The Motley Fool 100 was developed by The Motley Fool to define and track the largest, most liquid U.S. companies that have been recommended by the Fool’s analysts.
The Motley Fool 100 is reconstituted quarterly, at which time each company’s share of the index is set to equal the company’s share of all index companies’ aggregate market value (the “Weighting Date”). The index is calculated to capture both price appreciation and total return, which assumes dividends are reinvested into the constituents that issue them.
To be eligible for inclusion in the Motley Fool 100, a company must be among the 100 largest, liquid domestic firms in The Motley Fool’s recommendation universe. The Motley Fool Next Index shares the same recommendation universe, but are companies outside the largest 100. That recommendation universe includes all companies domiciled in the United States and are either active recommendations of a Motley Fool research publication or rank among the 150 highest rated U.S. companies in the Fool analyst opinion database, Fool IQ. Liquid firms are those that have traded at least $1 million worth of shares daily, on average, during the preceding three months.
Common stocks, REITS, tracking stocks and holding companies are eligible for inclusion. ADRs, GDR, EDRs, Preferred Stocks, closed-end funds, exchange-traded funds and derivatives are not eligible.
Universe continuity rules are applied to the eligible universe during reconstitution. A buffer sized at 30% of the 150-stock conviction target - or 45 stocks - is applied to the Fool IQ universe sleeve to reduce universe turnover.
Specifically, stocks ranked in the top 105 positions based on Fool IQ conviction (70% of the 150-stock target) are automatically included in the candidate universe. Additionally, companies that were previously eligible based on their Fool IQ ratings will still be included as long as their rank is equal to or better than 195 (130% of the 150-stock target). Stocks are then added based on conviction score rank until the 150-stock target is reached.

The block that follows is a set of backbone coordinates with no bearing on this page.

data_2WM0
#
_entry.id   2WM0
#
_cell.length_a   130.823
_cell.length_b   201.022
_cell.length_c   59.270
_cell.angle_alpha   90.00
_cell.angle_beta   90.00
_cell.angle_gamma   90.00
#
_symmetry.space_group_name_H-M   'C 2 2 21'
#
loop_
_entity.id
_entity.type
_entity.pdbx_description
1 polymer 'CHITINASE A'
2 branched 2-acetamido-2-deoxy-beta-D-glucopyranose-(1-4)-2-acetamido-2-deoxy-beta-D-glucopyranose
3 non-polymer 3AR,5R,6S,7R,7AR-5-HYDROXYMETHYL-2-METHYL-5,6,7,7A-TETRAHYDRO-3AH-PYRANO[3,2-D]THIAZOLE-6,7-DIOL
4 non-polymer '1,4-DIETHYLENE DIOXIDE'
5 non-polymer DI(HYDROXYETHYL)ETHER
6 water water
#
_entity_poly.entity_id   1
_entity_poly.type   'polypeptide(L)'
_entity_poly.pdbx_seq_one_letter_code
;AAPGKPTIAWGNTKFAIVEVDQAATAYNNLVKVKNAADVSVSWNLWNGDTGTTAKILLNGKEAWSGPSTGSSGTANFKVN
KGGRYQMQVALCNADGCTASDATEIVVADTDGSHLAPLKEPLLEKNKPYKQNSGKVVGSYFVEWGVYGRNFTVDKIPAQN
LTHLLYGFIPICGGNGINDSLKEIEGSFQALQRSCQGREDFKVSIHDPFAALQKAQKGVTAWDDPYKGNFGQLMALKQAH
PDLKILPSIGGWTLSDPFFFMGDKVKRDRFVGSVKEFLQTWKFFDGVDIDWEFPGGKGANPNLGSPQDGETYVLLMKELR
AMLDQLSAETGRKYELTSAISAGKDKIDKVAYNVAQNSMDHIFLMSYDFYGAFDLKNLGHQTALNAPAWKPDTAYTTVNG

Once the eligible universe is determined, Inclusion in the Motley Fool 100 and the Motley Fool Next Index are determined jointly based on market capitalization and index continuity rules. A buffer of 30% of the Fool 100 index membership target - or 30 stocks - is - used to prevent frequent turnover around the Motley Fool 100/Next cutoff.
Specifically, stocks ranked in the top 70 positions based on firm-level market cap (70% of the 100-stock target) are automatically included in the candidate universe. Additionally, companies that were previously included in the Motley Fool 100 will still be included as long as their market cap rank is equal to or better than 130 (130% of the 100-stock target). Stocks are then added to the Motley Fool 100 based on conviction score rank until the 100-stock target is reached. The remaining stocks are included in the Motley Fool Next Index.
The Motley Fool 100 is calculated every weekday. If trading is suspended while one of the three major exchanges is still open, the last traded price for that stock is used for all subsequent index computations until trading resumes. If trading is suspended before opening, the stock’s adjusted closing price from the previous day is used to calculate the index. Until a particular stock opens, its adjusted closing price from the previous day is used in the Index computation. Index values are calculated both on a price and total-return basis, in U.S. dollars. The price Index is updated on a real-time basis, while the total return Index is calculated and disseminated on an end-of-day basis.